In December, 2011, in accordance with its efforts to eliminate sale of CFC-containing inhalers because of the harmful effects of CFCs (chlorofluorocarbons) on the environment, the FDA banned the sale of Primatene® Mist, the over-the-counter (OTC) inhaled bronchodilator containing epinephrine. Suddenly, no low-cost bronchodilator could be purchased in the US without a prescription. The era of Primatene® Mist availability spanned 50 years, and it was estimated that as many as 2-3 million units were sold each year.
Is this a sad or happy farewell? Many would argue that its elimination is a good thing and long overdue. You may remember the headline stories from several years ago about Krissy Taylor, a young model, found dead clutching her Primatene® inhaler. She had self-treated asthma and died not from toxic effects of the medication but from inadequately treated asthma. It is a story that has likely been repeated many times, even if not always with such a tragic and fatal outcome: persons over-relying on bronchodilator therapy, self-treating their asthma without the guidance of a healthcare professional, developing worsening airflow obstruction due to inflammation of the airways (swelling and mucus plugging) while relying on a medication like Primatene® whose only effect is relaxation of the muscles surrounding the bronchial tubes. Making a bronchodilator available at relatively low cost without a prescription makes this scenario all the more possible.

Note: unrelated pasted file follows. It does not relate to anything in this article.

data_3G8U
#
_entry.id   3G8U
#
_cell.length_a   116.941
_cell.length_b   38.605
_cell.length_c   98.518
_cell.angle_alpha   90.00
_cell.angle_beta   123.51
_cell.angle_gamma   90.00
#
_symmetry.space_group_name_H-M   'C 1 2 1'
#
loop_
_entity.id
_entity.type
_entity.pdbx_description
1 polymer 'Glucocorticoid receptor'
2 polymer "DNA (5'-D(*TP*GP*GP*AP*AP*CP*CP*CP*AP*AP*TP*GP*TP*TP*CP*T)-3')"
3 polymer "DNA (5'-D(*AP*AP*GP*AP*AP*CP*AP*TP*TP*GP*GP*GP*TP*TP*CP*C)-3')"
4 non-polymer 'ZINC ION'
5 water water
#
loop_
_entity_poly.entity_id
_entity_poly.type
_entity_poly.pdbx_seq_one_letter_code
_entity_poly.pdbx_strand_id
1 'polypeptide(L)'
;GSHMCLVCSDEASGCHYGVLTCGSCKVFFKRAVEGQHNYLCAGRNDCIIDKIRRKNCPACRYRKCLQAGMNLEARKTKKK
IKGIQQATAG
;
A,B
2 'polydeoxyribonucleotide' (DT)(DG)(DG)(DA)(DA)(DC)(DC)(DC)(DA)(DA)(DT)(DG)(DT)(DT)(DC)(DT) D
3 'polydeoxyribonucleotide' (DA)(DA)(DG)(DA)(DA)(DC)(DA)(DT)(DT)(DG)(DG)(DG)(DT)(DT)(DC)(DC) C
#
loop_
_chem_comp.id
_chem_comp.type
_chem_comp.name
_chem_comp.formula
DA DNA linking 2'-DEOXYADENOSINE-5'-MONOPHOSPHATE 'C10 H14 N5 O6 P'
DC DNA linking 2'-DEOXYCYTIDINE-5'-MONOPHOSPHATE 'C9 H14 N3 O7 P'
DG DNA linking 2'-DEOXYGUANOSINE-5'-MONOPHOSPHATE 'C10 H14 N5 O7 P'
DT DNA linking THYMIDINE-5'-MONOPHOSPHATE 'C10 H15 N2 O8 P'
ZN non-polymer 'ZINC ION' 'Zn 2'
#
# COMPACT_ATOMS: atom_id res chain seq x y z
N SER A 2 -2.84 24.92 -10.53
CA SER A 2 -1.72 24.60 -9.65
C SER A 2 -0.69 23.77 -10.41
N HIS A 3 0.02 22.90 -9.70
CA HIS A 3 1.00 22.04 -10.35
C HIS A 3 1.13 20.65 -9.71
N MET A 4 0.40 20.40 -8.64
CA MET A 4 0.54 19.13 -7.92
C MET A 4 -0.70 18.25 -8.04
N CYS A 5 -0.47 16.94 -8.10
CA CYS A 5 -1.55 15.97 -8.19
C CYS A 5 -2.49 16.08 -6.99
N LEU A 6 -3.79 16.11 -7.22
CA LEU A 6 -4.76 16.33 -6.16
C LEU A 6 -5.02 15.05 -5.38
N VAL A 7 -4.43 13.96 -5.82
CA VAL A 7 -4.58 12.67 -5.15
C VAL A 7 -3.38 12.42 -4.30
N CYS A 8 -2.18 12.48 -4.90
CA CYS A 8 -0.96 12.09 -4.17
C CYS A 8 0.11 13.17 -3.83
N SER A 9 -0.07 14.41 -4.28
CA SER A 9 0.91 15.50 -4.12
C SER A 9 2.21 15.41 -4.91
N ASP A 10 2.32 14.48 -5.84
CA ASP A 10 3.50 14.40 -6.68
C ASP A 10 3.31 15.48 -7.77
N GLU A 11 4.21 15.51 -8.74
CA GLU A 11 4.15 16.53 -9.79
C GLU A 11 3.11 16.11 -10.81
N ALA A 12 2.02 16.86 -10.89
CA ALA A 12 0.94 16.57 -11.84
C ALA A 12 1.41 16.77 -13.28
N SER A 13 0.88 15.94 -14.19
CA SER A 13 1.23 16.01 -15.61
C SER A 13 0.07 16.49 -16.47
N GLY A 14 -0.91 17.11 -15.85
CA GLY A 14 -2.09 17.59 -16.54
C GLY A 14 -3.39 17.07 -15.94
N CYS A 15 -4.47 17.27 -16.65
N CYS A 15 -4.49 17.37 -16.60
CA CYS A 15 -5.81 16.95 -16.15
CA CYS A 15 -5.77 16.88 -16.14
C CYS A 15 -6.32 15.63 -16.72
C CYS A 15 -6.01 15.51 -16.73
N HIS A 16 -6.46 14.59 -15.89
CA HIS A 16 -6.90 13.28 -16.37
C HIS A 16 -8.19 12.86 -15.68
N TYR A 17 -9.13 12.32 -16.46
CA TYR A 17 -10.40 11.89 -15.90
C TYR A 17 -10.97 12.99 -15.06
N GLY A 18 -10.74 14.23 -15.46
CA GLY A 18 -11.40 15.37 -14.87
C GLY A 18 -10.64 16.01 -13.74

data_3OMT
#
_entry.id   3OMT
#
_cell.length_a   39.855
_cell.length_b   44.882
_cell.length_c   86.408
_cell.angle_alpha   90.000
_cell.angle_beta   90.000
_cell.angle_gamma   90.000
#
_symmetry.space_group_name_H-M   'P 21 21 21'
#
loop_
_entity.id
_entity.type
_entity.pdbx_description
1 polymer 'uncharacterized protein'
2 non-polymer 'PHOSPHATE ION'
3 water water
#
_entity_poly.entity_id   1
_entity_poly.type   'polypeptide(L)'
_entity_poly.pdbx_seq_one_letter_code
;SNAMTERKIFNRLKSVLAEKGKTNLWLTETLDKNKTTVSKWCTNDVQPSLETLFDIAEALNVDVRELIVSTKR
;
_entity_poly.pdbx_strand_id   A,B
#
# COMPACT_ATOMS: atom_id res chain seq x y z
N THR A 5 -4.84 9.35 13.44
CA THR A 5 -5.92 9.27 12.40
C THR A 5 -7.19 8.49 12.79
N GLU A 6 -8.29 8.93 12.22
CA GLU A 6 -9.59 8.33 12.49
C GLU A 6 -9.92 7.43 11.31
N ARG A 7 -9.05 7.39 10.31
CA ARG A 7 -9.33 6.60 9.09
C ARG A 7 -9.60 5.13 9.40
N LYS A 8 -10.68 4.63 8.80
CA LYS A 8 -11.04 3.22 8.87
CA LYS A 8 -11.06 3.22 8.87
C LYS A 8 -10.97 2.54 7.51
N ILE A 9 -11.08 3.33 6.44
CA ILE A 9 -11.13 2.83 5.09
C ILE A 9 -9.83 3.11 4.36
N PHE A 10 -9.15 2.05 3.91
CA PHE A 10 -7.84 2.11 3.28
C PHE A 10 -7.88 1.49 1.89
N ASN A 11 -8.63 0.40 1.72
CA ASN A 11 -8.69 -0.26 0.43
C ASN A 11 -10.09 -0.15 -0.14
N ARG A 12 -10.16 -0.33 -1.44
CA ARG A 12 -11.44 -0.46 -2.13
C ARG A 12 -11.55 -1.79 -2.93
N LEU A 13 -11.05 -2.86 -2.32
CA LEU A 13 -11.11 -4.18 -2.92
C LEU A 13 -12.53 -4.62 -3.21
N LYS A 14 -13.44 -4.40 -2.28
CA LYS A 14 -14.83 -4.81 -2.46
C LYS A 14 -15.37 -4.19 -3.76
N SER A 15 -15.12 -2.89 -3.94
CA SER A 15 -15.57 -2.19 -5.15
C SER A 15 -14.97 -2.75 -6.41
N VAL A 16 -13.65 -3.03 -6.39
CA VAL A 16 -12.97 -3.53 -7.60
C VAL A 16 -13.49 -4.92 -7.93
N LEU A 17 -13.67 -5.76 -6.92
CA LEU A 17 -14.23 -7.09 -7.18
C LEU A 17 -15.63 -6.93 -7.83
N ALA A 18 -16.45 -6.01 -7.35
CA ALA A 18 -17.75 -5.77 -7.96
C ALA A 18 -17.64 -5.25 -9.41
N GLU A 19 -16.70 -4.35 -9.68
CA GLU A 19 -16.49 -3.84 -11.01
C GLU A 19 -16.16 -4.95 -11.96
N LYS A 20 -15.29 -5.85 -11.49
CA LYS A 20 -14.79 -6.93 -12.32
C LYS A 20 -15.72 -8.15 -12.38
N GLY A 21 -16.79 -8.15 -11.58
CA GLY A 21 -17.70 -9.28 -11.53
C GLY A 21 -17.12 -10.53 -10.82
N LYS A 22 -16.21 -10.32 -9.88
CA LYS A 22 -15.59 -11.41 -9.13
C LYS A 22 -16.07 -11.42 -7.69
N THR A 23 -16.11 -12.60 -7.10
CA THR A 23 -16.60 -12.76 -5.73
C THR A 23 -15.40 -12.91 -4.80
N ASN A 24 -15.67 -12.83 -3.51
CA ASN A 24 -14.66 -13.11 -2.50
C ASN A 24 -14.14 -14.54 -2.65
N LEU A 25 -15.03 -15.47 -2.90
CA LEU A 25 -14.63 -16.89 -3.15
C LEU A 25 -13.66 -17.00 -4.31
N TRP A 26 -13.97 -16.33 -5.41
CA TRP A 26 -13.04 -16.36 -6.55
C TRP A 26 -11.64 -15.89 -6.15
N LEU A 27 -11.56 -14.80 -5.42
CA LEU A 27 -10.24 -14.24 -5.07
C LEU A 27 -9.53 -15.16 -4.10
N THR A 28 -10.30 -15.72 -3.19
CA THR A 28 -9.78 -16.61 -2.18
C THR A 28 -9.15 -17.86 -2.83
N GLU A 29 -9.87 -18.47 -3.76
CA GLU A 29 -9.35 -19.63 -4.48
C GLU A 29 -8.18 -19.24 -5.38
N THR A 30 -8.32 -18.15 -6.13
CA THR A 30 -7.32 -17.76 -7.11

There would be no debate about the benefits of eliminating sale of an OTC bronchodilator were prescription bronchodilators with ozone-friendly HFA (hydrofluoroalkane) propellants available in a low-cost, generic version (which they are not) and were primary care providers readily accessible to all asthma sufferers (which they are not), so that prescription medications could be quickly prescribed and obtained in the context of sound medical advice about asthma treatment. The idea that someone with asthma who is having difficulty breathing might not obtain relief because they cannot get the help of a medical provider and/or cannot afford the cost of a prescription bronchodilator is abhorrent to all. An important first step to solving this problem is once again marketing a generic albuterol (now albuterol-HFA). Inhaled albuterol likely is safer, more potent, with a longer duration of action than epinephrine.
While we engage in reasoned debate on this subject, a pharmaceutical company (Nephron) has found a commercially-driven solution: market a form of epinephrine (racemic epinephrine or racepinephrine) as a liquid delivered by a small hand-held atomizer device. It seems a step back into history, before the invention of metered-dose inhalers, when asthma medications like isoproterenol were delivered using a bulb atomizer. The product (AsthmaNephrin®) and the atomizer device (EZ Breathe®) are already in pharmacies across the country … and available without a prescription. For better or for worse, it appears that the marketplace has won out … again.